Amy advises that we can self-regulate to take control of our emotions. And it starts with identifying our triggers. She says these are “usually linked to an underlying belief or value that we hold to be true and important.” And once these have been identified, it’s easier to recognise when we’ve been triggered. “We are always feeling something, so it’s not a matter of switching off the emotion but rather deciding how to feel instead.”

Here’s a couple of tips from Amy:

1. Pause and take a deep breath. This will allow time to think about how we’re about to react and decide if we want to respond like that. What will the outcome be? Then choose which reaction will lead to the best outcome.

2. Know what triggers happiness, joy and calm in ourselves and introduce a little of this into your day. It might be getting some fresh air, eating your favourite food, calling a friend, pictures of your dog. If there is something simple that makes you happy, trigger that within the workday or stressful times.

5. Plan ahead to gain more control

While there are many uncontrollable elements when returning to the workplace after COVID-19, there are some things you can control.

So, before you head back, take time to think about your new workday schedule:

  • How will you get to and from work while maintaining physical distancing?
  • Will you need to allow more time if you’re taking the train or bus?
  • Research where you can park (and factor in the cost too) if you’re driving.
  • What will you eat? There’s no guarantee your favourite coffee spot or café is open, so maybe take lunch in with you.

Planning ahead will help you feel more prepared and hopefully less anxious.

6. Take it one day at a time

One thing to remember is, this is new to everyone. And everyone is going to respond differently. Don’t compare yourself to others. Even if it looks like someone is coping better than you, that’s not always the case. Amy says, “Our mind naturally struggles with the ‘unknown’ and not having control. Thinking too far forward opens us to unanswered questions and the ‘unknown’ of where COVID-19 will lead us, causing a spiral in our mindset.” Her advice is to think only as far as to where those answers can be provided, and by taking small steps, you’ll continue to make progress.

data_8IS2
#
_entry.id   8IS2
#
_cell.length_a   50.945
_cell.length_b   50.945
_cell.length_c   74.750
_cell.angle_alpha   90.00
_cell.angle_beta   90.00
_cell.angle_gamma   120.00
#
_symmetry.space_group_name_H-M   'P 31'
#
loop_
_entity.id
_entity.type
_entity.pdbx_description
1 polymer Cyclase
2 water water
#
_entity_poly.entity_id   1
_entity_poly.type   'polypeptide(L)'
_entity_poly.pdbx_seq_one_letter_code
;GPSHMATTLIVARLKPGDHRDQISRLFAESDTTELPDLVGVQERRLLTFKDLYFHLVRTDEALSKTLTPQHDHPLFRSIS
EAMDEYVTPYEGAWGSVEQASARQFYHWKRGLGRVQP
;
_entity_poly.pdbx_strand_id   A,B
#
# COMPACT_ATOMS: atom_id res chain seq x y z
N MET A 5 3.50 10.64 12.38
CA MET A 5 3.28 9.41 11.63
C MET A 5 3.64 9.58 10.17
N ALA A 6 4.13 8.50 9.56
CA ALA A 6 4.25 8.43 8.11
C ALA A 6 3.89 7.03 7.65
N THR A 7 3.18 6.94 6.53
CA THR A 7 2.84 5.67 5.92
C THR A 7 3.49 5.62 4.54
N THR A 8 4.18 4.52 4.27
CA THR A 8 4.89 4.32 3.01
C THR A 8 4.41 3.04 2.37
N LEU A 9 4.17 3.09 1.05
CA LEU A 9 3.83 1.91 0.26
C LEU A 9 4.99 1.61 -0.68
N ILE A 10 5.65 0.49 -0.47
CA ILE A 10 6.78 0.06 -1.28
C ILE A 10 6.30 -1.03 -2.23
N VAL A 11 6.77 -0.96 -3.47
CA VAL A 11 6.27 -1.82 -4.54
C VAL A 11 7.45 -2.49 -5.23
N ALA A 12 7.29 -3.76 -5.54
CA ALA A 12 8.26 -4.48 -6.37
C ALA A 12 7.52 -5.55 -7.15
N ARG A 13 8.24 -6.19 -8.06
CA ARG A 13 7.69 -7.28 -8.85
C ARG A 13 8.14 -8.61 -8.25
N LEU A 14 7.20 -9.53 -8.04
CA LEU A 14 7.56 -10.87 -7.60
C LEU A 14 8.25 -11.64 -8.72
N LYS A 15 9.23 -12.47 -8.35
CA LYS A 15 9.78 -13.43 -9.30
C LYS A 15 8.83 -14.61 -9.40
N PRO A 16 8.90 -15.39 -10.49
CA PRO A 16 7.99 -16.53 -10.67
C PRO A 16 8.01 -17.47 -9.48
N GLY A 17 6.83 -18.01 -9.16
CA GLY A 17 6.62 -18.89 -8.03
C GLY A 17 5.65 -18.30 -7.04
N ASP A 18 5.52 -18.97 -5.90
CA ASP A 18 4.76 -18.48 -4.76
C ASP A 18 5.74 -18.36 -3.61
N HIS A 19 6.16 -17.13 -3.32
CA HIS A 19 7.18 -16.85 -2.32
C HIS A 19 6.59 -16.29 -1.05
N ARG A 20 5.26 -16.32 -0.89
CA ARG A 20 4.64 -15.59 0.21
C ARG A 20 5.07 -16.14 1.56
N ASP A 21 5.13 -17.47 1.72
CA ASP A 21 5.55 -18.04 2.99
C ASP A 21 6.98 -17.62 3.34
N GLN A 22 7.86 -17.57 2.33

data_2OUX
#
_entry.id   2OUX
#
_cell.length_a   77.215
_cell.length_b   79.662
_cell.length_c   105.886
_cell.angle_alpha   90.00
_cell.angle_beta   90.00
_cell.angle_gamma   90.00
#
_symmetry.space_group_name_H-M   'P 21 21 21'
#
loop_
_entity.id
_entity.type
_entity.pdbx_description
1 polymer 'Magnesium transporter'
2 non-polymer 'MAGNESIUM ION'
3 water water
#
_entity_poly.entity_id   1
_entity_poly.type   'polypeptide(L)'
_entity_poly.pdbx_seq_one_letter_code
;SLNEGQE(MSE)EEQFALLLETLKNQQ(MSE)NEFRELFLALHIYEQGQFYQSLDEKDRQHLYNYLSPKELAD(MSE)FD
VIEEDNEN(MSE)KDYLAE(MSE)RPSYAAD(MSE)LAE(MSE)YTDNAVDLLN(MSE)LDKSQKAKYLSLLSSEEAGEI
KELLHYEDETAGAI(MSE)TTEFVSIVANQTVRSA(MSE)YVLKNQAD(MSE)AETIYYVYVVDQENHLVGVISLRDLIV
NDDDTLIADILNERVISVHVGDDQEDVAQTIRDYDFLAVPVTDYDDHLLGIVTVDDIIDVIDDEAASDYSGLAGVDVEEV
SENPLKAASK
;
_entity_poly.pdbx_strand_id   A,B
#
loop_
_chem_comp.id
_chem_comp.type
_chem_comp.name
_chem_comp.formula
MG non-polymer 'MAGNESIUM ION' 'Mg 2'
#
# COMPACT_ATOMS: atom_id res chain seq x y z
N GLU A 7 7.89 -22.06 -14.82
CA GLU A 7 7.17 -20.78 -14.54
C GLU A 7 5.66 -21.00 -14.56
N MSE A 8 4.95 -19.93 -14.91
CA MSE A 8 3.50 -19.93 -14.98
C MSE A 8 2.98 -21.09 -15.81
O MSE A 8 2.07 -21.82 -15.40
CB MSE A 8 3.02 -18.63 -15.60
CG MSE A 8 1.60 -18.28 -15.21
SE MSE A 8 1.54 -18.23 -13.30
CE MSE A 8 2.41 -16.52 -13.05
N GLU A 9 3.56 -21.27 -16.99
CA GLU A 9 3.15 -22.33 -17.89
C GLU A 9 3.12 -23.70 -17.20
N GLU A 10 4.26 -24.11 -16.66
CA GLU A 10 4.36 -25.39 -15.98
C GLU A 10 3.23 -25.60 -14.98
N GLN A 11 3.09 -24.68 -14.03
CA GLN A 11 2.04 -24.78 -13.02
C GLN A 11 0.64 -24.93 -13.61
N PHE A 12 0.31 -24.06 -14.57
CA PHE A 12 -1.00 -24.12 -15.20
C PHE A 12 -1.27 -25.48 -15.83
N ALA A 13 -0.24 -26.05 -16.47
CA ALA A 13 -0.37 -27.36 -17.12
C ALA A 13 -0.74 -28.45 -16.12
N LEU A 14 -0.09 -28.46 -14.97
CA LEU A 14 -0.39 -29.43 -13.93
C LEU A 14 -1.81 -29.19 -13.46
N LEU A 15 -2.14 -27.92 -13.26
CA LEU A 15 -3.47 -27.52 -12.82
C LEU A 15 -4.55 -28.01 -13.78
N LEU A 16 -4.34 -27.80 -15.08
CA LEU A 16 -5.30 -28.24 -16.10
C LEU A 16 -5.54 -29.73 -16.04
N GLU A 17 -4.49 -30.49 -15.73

Expect that your feelings may change daily as you get used to a new normal. Taking it one day at a time can help you embrace the good days and cope with the not-so-good ones. Be kind to yourself and if you can, make time for self-care. Doing something you enjoy that’s just for you, can help you better manage your wellbeing as you adjust to post-COVID life.

Seeking professional help

While it’s normal to feel emotional upheaval during times of crisis and change, if you’re feeling continually anxious, or struggling to cope, there is help available. Many workplaces have an Employee Assistance Program you may be able to connect with. Speak to your HR department if you’re unsure. Alternatively, you can contact:

Beyond Blue’s Coronavirus Mental Wellbeing Support Service - 1800 512 348

Lifeline - Phone: 13 11 14 (24 hours/7 days) or Text: 0477 13 11 14 (6pm – midnight AEDT, 7 nights)



1
https://pursuit.unimelb.edu.au/articles/australia-s-covid-19-relationship-with-booze